To take these two points out of the abstract, and with a specific real-world example, they mean my line of discussion here not delving into how changes in regulatory law and its interpretation in court cases, would impact upon how a US business with Canadian online customers (for example), would need to change how and how long it stores what types of personally identifiable customer information, or how it would notify the public in general as to its privacy protection policy and practices.

• And my goal here is not to consider or discuss a new attack vector or approach that a malicious hacker might attempt to deploy, in order to gain access to within-business held confidential files, including customer information database files. The emergence of new risk factors there, simply represents a succession of point in time events that initially arise as new and novel challenges, that quickly become more routine and even old-news known challenges. And to take that out of the abstract, consider zero-day vulnerabilities that can be used to launch massively significant cyber-attacks while still unknown except to the attacker, but that cease to be stealthy sources of vulnerability of that type, as soon as they are exploited in an actual attack and even just once. And after that, patches and other corrective/preventive responses are developed and propagated through what were initially vulnerable networks and computer systems and those once stealthy attack vulnerabilities become well known if not old-news challenges that can be readily addressed.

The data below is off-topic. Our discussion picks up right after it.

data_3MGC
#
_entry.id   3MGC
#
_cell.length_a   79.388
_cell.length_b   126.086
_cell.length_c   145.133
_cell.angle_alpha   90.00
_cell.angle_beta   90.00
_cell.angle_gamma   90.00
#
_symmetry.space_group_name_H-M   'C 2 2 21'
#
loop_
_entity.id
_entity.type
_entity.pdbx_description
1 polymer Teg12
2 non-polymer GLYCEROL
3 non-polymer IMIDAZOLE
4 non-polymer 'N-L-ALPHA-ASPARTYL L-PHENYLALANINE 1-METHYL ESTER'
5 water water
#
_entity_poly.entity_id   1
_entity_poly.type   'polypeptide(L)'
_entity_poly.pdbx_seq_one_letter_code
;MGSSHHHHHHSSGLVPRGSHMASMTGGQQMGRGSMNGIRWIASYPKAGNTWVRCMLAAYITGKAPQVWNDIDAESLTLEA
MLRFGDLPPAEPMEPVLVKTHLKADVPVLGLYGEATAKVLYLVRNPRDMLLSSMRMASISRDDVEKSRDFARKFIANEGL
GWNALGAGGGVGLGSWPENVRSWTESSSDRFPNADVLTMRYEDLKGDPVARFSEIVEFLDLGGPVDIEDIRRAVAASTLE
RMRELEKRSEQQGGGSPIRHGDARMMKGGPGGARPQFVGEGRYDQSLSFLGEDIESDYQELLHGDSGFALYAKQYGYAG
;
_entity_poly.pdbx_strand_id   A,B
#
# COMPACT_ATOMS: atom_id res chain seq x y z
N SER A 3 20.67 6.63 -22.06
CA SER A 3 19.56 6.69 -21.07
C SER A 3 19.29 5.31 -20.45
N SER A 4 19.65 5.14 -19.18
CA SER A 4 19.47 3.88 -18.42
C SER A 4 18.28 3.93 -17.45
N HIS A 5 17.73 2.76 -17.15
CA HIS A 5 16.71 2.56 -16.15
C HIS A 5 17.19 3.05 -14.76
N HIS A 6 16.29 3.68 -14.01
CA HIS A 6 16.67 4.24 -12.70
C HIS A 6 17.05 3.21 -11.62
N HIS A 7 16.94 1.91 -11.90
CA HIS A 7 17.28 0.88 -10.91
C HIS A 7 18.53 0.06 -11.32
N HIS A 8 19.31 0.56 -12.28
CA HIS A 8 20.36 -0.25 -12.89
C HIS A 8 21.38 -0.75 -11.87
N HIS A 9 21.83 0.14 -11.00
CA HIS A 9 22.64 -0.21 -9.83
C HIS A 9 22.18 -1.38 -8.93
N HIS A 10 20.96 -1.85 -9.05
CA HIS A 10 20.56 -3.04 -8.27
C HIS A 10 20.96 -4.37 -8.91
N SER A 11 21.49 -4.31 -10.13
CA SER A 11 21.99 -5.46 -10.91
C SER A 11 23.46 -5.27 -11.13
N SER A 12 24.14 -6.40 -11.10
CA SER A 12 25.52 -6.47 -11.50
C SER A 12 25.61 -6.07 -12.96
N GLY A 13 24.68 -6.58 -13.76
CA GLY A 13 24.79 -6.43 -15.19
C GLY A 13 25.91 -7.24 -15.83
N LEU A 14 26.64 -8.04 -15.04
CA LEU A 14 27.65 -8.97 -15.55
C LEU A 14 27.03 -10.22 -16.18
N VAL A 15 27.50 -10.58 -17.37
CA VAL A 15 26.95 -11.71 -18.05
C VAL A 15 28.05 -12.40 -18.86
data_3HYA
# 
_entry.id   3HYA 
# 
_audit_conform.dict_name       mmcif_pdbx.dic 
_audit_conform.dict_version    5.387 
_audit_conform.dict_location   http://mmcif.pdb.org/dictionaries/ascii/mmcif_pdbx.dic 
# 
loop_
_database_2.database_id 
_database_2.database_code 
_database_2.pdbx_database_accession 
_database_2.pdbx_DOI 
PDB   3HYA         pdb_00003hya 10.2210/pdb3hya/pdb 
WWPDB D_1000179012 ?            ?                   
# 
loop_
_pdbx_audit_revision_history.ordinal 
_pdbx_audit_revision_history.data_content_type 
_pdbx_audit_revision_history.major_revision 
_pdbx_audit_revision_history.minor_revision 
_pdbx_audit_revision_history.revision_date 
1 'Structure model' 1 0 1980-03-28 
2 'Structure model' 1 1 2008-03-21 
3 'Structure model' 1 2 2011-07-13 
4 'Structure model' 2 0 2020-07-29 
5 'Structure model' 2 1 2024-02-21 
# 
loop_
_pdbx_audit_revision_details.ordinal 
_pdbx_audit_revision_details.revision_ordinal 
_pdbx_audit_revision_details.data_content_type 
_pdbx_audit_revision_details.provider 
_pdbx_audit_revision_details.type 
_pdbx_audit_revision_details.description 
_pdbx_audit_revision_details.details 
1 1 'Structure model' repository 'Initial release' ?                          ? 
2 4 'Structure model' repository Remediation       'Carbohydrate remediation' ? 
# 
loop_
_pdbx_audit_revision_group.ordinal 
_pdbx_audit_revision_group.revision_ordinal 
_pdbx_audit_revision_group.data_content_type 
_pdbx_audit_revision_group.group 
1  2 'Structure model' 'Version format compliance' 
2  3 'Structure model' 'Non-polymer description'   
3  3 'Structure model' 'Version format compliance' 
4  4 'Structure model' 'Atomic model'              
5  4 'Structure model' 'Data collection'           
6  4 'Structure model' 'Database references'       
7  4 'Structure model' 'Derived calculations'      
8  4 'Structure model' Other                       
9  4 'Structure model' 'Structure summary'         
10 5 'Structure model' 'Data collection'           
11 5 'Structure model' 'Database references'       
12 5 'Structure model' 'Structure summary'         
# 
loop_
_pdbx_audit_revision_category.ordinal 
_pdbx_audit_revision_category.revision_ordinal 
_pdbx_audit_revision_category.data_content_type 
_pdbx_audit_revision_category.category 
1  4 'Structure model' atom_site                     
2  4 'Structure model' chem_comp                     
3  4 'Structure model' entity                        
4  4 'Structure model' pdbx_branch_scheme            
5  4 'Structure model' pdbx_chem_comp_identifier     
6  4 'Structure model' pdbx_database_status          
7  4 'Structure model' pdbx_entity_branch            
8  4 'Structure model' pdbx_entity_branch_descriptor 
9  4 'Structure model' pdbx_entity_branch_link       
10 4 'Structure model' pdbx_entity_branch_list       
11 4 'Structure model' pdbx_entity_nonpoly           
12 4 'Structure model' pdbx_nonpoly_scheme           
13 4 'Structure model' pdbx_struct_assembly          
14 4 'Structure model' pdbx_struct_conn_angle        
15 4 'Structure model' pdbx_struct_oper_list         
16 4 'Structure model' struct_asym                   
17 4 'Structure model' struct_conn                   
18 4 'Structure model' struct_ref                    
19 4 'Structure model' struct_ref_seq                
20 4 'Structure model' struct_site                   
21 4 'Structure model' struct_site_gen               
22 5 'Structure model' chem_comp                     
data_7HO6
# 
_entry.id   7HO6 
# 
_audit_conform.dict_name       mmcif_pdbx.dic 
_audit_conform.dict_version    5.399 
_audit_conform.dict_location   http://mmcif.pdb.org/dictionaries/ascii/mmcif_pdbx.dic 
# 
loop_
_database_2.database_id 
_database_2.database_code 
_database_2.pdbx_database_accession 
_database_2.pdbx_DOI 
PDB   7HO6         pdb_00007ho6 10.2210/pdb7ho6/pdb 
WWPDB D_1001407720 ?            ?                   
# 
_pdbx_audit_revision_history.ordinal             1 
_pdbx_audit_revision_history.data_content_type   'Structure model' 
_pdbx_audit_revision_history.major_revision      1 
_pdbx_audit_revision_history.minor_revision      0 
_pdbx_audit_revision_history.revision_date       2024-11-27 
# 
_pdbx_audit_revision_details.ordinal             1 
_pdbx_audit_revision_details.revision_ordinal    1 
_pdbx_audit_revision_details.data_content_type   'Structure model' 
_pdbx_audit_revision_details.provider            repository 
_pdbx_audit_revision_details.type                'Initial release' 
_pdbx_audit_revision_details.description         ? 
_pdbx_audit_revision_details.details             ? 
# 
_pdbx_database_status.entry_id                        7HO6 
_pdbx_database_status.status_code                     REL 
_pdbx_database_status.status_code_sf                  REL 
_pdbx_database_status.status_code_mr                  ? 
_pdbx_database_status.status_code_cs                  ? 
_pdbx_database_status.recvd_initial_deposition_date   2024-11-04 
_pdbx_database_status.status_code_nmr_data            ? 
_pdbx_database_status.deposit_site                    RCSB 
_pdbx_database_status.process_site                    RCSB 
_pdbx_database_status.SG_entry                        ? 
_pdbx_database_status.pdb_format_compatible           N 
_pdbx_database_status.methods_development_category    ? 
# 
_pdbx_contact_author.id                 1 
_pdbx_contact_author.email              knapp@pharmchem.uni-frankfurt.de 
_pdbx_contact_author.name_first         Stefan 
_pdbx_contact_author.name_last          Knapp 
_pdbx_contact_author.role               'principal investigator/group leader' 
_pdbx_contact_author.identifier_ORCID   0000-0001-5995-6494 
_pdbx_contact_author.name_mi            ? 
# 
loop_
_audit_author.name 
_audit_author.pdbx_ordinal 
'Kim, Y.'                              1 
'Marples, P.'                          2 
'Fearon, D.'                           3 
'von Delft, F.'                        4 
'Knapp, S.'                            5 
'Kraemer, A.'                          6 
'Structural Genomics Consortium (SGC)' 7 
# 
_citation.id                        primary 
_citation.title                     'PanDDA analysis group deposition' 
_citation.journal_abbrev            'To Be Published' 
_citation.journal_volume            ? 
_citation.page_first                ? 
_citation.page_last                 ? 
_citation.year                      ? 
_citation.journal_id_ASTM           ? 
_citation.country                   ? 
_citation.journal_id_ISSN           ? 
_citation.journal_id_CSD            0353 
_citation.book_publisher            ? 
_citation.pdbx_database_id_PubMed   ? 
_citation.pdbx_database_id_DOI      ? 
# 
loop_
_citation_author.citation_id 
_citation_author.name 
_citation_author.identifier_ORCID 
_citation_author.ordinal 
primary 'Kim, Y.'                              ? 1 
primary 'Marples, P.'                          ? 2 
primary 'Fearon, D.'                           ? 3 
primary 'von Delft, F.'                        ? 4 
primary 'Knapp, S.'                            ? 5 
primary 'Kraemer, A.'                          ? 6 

Think of the issues and examples that I just noted above, as representing snapshots in time issues. My goal here is to move past that level of consideration, to look at here-relevant information security management as it systematically takes place over time and as businesses face ongoing change that calls for it. And my focus here, to be more specific, is on how information management systems have to dynamically change and evolve, as a business and its connected context do. And I add here that context, for purposes of this discussion, includes change in its markets and its customer demographics, in the supply chain and related systems that this business participates in, and in the computer and communications technology that their employees and managers use, and both personally and as they carry out work-related activities. And the last of those three areas of potential vulnerability represents the true wild card here, and particularly as more and more people bring their own wirelessly, ubiquitously connected smart phones, tablets and laptop computers to work with them and as they bring their work into what used to be their more entirely private and non-workplace contexts, through those personally owned and maintained devices.

I have touched on the issues and challenges that this opening up of business information technology systems create, and in postings and series that I have offered here since early in writing to this blog. I will continue their lines of discussion, as well as the narrative offered here in this series, in a next installment to it as I begin to look more closely into the details of Point 1, as offered above. Meanwhile, you can find this and related postings and series at Business Strategy and Operations – 4, and also at Page 1, Page 2 and Page 3 of that directory.